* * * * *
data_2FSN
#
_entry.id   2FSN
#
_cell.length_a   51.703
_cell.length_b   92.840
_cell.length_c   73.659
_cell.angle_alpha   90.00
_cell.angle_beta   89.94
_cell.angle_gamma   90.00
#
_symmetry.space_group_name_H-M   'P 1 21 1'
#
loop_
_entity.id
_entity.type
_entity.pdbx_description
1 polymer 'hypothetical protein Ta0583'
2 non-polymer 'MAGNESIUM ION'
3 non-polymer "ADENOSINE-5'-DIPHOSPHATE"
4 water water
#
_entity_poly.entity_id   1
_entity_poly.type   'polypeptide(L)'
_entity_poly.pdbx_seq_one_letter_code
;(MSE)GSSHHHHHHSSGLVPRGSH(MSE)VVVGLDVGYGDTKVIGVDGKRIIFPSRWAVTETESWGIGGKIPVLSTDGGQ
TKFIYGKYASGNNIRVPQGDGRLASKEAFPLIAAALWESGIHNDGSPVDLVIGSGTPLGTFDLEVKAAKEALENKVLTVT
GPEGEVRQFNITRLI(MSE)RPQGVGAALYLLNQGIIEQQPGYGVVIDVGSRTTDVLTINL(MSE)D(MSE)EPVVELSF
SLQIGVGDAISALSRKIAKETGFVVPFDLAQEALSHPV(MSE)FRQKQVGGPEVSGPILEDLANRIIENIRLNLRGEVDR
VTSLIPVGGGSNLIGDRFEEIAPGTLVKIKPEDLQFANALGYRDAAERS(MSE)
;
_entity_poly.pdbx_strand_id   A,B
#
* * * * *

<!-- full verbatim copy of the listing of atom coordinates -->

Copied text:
data_2FSN
#
_entry.id   2FSN
#
_cell.length_a   51.703
_cell.length_b   92.840
_cell.length_c   73.659
_cell.angle_alpha   90.00
_cell.angle_beta   89.94
_cell.angle_gamma   90.00
#
_symmetry.space_group_name_H-M   'P 1 21 1'
#
loop_
_entity.id
_entity.type
_entity.pdbx_description
1 polymer 'hypothetical protein Ta0583'
2 non-polymer 'MAGNESIUM ION'
3 non-polymer "ADENOSINE-5'-DIPHOSPHATE"
4 water water
#
_entity_poly.entity_id   1
_entity_poly.type   'polypeptide(L)'
_entity_poly.pdbx_seq_one_letter_code
;(MSE)GSSHHHHHHSSGLVPRGSH(MSE)VVVGLDVGYGDTKVIGVDGKRIIFPSRWAVTETESWGIGGKIPVLSTDGGQ
TKFIYGKYASGNNIRVPQGDGRLASKEAFPLIAAALWESGIHNDGSPVDLVIGSGTPLGTFDLEVKAAKEALENKVLTVT
GPEGEVRQFNITRLI(MSE)RPQGVGAALYLLNQGIIEQQPGYGVVIDVGSRTTDVLTINL(MSE)D(MSE)EPVVELSF
SLQIGVGDAISALSRKIAKETGFVVPFDLAQEALSHPV(MSE)FRQKQVGGPEVSGPILEDLANRIIENIRLNLRGEVDR
VTSLIPVGGGSNLIGDRFEEIAPGTLVKIKPEDLQFANALGYRDAAERS(MSE)
;
_entity_poly.pdbx_strand_id   A,B
#